A few years back I heard an interview with cellist Yo-yo Ma. He described a tour in China in which he visited homes of peasant folk. He said that when he would begin playing, the children would get down on the floor and wrestle with each other. When he would stop playing they would stop and stare, wondering why he'd stopped.

We are used to art being something we stare at and performers getting their accolades from having their work stared at. Yo-yo Ma was making a suggestion that perhaps there was another way of looking at things.

In the blog I make a point concerning the creation of useful beauty. This is the start of the May Festival of the Arts. Are the arts something to be stared at or lived with; made actual use of even to the point of being worn out and into the soul of who we are as individuals, families and communities?  The creation and use of useful beauty infuses artful spirit into the fabric of home and community life.

A few years back my high school students had noticed that nearly everything they owned came from China. I asked, "Do you have anything in your home that was made by someone you know?" One of my students answered, "I have the wooden bowl I turned in wood shop." That's a start. Cello plays–children play.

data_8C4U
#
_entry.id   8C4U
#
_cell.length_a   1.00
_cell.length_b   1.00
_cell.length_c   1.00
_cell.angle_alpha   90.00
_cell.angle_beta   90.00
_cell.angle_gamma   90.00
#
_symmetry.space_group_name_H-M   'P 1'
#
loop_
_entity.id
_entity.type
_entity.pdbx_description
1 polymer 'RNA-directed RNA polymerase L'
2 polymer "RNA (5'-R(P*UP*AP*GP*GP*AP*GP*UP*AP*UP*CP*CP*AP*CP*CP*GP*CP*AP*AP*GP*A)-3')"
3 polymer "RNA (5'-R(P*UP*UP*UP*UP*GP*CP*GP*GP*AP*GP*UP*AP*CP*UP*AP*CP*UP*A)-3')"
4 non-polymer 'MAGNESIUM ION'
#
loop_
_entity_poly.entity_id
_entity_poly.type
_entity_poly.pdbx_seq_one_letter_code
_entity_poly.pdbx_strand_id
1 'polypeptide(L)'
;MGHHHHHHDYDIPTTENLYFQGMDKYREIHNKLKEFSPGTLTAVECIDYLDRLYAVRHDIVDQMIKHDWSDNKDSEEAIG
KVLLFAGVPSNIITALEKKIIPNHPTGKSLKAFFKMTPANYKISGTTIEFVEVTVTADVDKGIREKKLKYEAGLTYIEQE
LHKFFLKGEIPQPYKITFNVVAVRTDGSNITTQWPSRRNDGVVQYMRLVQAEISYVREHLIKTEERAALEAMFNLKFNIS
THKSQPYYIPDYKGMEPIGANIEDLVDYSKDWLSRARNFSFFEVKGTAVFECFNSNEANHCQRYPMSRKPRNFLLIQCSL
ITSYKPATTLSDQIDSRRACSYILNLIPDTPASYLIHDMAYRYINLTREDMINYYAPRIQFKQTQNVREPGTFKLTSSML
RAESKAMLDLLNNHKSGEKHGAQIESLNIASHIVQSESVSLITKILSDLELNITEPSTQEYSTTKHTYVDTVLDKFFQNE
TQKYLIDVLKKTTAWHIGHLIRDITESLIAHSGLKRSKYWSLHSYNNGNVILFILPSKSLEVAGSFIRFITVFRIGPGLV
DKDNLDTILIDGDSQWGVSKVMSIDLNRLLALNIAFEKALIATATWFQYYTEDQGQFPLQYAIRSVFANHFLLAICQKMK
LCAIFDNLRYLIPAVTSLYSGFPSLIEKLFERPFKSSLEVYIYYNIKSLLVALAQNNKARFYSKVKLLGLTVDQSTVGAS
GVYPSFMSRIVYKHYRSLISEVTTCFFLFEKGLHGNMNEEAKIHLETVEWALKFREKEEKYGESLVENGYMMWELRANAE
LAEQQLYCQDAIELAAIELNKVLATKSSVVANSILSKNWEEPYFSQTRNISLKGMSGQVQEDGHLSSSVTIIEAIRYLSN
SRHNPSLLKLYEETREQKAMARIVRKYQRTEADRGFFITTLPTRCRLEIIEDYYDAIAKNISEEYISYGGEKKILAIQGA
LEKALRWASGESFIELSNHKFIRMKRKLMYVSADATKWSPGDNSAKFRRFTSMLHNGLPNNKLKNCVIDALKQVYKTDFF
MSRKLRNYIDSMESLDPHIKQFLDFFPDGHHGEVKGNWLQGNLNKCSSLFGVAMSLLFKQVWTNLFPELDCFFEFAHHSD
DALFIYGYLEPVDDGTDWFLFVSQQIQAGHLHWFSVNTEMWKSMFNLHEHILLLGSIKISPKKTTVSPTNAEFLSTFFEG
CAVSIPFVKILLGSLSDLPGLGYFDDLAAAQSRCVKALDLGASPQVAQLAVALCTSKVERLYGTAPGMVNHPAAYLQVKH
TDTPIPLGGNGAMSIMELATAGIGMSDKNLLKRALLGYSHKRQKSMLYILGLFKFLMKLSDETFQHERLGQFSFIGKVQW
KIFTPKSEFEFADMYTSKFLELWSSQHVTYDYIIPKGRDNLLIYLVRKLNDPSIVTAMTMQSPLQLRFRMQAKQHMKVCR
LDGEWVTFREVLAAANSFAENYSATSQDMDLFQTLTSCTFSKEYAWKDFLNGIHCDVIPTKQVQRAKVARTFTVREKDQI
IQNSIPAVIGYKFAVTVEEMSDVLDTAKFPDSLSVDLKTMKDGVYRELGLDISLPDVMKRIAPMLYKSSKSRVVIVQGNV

Make, fix and create. Assist others in growing and learning likewise.

Wednesday, May 01, 2019

The mindfulness of crafted objects

We have become cogs in a machine whirring beyond our consciousness and control, but, what if we wanted to live our lives more fully conscious and awakened to mystery and wonder at the interconnections we have with nature and with each other?

What would be the nature of the objects that framed that experience? When we picked up a cup to drink, would it be one made through caring investment of human attention, or thoughtlessly and mindlessly cranked out by a machine in a foreign land and delivered through a complex and environmentally destructive mechanism to the local Target Store?

 Is consciousness something that just happens to us haphazard and regardless, or are there choices we make that affect the depth and quality of our experience? In the US, this rule seems to apply to crafts: the less useful the object, the greater its value... as though crafts, like art are to be placed on shelves and on walls and seen but not felt. And yet it is through the touch and use of an object that its full depth of meaning and relationship is revealed.